That’s no small sum, especially for a county that’s the poorest in the state, with a per capita income of $17,500. San Juan spent more than $2 million on outside legal counsel from 2016 to 2018 as it was mired in at least six lawsuits, the costs of which continue to strain the county budget.
Wentz also charged the county to work on a “legal memorandum in support of president’s ability to rescind [the monument] proclamation, with focus on concise presentation to [President Donald] Trump.”
Billings from Davillier also include legal research into the federal government’s right to manage public lands and an “interstate compact to reverse all monuments in Idaho and Utah.” Wentz explored whether the president can rescind a monument based on national security concerns, in this case related to uranium issues.
Wentz’s services were not cheap. He charged the county his full rate of $500 an hour to travel to Salt Lake City on Jan. 26, 2017.
The next day, he presented to the Rural Caucus on Capitol Hill, and met with the San Juan County Commission and then-House Speaker Greg Hughes, R-Draper. That evening, he flew to Spokane, Wash.
In total, Wentz billed for 17 hours and 12 minutes of work on Jan. 27 alone, charging $8,285. That number included $2,750 for 5½ hours of plane travel.
Wentz’s associate, Richard Seamon, billed $500 an hour for 15½ hours in a single day in February.
Commissioner Bruce Adams, a Republican who has sat on the commission for 15 years, said in response to a description of the charges, “That’s ridiculous.”
“I had no idea that was going on,” Adams added, though he recalled the county eventually breaking off ties with Davillier after a discussion about the firm’s rates.
Davillier appears to have stopped charging for Bears Ears lobbying in April 2017, but the county continued to pay the firm for services related to a lawsuit over an ATV trail in Indian Creek and an RS2477 right-of-way claim in Recapture Canyon through June 2018. From 2016 to 2018, the county paid the firm a total of $561,000.
Two itemized travel expenses were provided to San Juan County by Davillier in 2017. Each bill includes payment to a subcontractor named Industrial Security Alliance Partners Inc. (ISAP) for “professional services and travel expenses.”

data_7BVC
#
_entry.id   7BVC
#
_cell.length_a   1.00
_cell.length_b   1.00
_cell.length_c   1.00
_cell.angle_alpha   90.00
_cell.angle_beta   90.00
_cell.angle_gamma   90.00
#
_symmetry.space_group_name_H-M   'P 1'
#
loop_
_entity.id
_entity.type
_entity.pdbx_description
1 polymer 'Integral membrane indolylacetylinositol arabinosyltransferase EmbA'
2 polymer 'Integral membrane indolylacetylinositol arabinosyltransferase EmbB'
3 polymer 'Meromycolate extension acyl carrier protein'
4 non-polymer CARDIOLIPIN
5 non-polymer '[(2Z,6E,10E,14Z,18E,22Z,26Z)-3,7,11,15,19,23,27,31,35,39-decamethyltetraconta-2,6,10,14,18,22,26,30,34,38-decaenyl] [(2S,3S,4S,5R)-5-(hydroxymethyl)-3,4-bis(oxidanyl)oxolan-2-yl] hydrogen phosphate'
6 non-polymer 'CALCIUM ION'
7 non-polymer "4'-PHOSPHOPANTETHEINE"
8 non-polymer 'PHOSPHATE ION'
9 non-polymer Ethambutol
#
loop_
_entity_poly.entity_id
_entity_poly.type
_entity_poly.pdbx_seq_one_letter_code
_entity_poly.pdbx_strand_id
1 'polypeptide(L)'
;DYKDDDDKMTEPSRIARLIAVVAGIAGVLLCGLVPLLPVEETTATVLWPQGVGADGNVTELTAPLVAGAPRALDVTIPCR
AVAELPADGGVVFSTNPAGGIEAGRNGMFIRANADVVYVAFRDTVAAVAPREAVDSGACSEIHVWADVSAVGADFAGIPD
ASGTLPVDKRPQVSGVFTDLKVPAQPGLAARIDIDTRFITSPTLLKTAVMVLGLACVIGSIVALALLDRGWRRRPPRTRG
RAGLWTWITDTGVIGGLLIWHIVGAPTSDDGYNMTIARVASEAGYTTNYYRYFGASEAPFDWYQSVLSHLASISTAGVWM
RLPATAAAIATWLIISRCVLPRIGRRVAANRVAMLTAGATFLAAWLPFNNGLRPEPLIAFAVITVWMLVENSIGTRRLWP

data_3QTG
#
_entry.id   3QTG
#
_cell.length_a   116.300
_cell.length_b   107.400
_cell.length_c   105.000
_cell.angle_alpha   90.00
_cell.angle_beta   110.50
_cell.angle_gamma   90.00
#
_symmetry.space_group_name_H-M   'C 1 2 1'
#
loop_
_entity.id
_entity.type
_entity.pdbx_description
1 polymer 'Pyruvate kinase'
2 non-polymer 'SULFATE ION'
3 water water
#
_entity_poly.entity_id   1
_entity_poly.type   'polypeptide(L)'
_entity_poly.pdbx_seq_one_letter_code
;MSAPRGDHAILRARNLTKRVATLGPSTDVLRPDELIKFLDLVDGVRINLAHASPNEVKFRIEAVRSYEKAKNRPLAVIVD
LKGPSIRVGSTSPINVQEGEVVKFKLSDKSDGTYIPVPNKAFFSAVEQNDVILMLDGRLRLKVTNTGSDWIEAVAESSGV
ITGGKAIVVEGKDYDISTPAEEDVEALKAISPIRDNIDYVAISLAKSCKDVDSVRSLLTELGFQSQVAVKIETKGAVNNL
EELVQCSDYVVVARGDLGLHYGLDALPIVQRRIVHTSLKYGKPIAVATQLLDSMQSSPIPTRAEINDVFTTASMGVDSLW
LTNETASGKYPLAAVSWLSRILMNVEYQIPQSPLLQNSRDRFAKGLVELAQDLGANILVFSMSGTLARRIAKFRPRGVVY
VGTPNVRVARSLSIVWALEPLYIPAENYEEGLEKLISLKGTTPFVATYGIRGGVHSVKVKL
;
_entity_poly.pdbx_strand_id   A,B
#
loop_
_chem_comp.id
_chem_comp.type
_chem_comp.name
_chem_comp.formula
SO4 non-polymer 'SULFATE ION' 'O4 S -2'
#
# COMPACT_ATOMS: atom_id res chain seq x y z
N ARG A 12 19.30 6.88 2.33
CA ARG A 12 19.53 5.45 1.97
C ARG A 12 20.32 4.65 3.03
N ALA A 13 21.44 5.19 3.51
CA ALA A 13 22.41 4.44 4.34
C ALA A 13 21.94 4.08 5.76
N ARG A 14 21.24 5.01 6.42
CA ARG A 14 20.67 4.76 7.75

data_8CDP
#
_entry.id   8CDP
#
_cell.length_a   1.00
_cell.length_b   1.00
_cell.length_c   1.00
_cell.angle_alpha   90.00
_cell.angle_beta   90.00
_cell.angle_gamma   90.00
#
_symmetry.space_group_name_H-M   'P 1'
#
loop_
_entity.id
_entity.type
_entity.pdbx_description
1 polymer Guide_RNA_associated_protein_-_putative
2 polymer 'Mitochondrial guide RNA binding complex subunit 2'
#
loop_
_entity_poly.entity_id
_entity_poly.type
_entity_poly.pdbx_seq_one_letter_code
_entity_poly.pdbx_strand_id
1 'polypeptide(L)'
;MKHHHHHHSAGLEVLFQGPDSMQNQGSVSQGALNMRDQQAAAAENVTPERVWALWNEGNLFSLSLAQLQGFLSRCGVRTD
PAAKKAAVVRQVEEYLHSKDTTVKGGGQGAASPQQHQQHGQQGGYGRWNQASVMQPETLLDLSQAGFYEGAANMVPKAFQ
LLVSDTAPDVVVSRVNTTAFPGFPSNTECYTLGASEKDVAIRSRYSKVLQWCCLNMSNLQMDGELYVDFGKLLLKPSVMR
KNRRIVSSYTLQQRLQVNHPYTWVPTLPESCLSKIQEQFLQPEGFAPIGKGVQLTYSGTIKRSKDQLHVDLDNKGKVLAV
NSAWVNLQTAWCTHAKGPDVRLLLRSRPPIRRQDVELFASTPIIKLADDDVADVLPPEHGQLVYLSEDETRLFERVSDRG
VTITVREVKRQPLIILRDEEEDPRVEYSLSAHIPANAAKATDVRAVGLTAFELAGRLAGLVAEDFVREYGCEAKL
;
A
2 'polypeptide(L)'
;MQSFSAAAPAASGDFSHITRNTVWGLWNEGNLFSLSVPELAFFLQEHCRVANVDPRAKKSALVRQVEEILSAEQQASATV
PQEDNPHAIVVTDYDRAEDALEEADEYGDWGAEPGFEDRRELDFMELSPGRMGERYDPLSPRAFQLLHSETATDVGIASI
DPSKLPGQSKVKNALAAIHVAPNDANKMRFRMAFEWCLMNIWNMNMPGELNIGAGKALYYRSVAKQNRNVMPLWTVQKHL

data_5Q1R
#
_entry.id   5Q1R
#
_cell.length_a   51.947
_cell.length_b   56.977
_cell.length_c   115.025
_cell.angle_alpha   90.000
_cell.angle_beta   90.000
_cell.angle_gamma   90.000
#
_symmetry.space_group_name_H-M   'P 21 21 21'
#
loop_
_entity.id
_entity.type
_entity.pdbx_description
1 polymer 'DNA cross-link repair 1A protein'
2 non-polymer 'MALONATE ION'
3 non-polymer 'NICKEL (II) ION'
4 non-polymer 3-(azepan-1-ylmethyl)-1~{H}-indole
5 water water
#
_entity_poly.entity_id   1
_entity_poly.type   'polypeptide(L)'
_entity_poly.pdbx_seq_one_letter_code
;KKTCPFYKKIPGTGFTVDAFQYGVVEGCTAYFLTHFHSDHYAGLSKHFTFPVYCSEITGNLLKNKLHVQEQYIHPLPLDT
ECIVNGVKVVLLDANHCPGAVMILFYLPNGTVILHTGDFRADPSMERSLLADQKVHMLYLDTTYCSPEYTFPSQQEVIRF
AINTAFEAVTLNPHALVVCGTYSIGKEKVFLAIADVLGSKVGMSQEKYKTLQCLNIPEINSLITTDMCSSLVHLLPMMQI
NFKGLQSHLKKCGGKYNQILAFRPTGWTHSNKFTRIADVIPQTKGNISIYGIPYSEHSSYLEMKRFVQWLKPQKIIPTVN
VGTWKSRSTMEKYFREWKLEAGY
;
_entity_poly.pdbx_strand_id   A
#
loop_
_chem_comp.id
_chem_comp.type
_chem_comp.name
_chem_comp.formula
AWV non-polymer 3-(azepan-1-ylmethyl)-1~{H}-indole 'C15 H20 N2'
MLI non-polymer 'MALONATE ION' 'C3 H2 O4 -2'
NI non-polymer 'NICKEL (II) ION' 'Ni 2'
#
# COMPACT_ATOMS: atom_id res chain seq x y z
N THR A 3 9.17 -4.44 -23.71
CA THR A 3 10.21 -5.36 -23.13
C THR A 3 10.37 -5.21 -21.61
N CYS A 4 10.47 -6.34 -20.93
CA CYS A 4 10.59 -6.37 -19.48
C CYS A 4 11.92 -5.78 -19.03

Davillier paid between $25,000 and $34,000 to ISAP each month between January and March 2017. In April, ISAP was paid $50,000, with two nondescript $25,000 charges in both the “expense” category of the invoice and the “services” category.
A $25,000 monthly retainer was also billed for “professional services” provided by the D.C. International advisory firm.
In all the invoices, two travel expenses are itemized, $1,400 for a Delta Air Lines flight and $125 for a night in a Salt Lake City hotel.
“I can’t think of reasons why a law firm would [pay a subcontractor to arrange travel] except to hide travel expenses,” Stevens said. “If you’re a law firm, you’re trying to justify expenses to your clients, so you [typically] list all your expenses to your clients of what you did and why you did it.”
Reached by phone, Wentz refused to answer any questions about the scope of his firm’s work for the county or the billings. He also declined to comment on what services ISAP provided to the firm.
The Tribune filed an open records request for an itemized breakdown of the subcontractor fees and any deliverables the firm provided the county, but the county clerk said neither of those records exists.
“If you’re seeing nonitemized expenditures of many thousands of dollars for travel expense, I think a reasonably prudent friend of the taxpayer would be calling up that law firm pretty quickly and asking what is this about,” said David Irvine, an attorney in Salt Lake City and a former Utah legislator.
Irvine said that while it’s not unusual for attorneys to bill for travel time, it is uncommon for clients to pay $500 an hour for flights.
“If I’m billing a client travel time," he said, “I’m cutting my rate in half or below just because that’s really socking it to somebody.”
Flood of lawsuits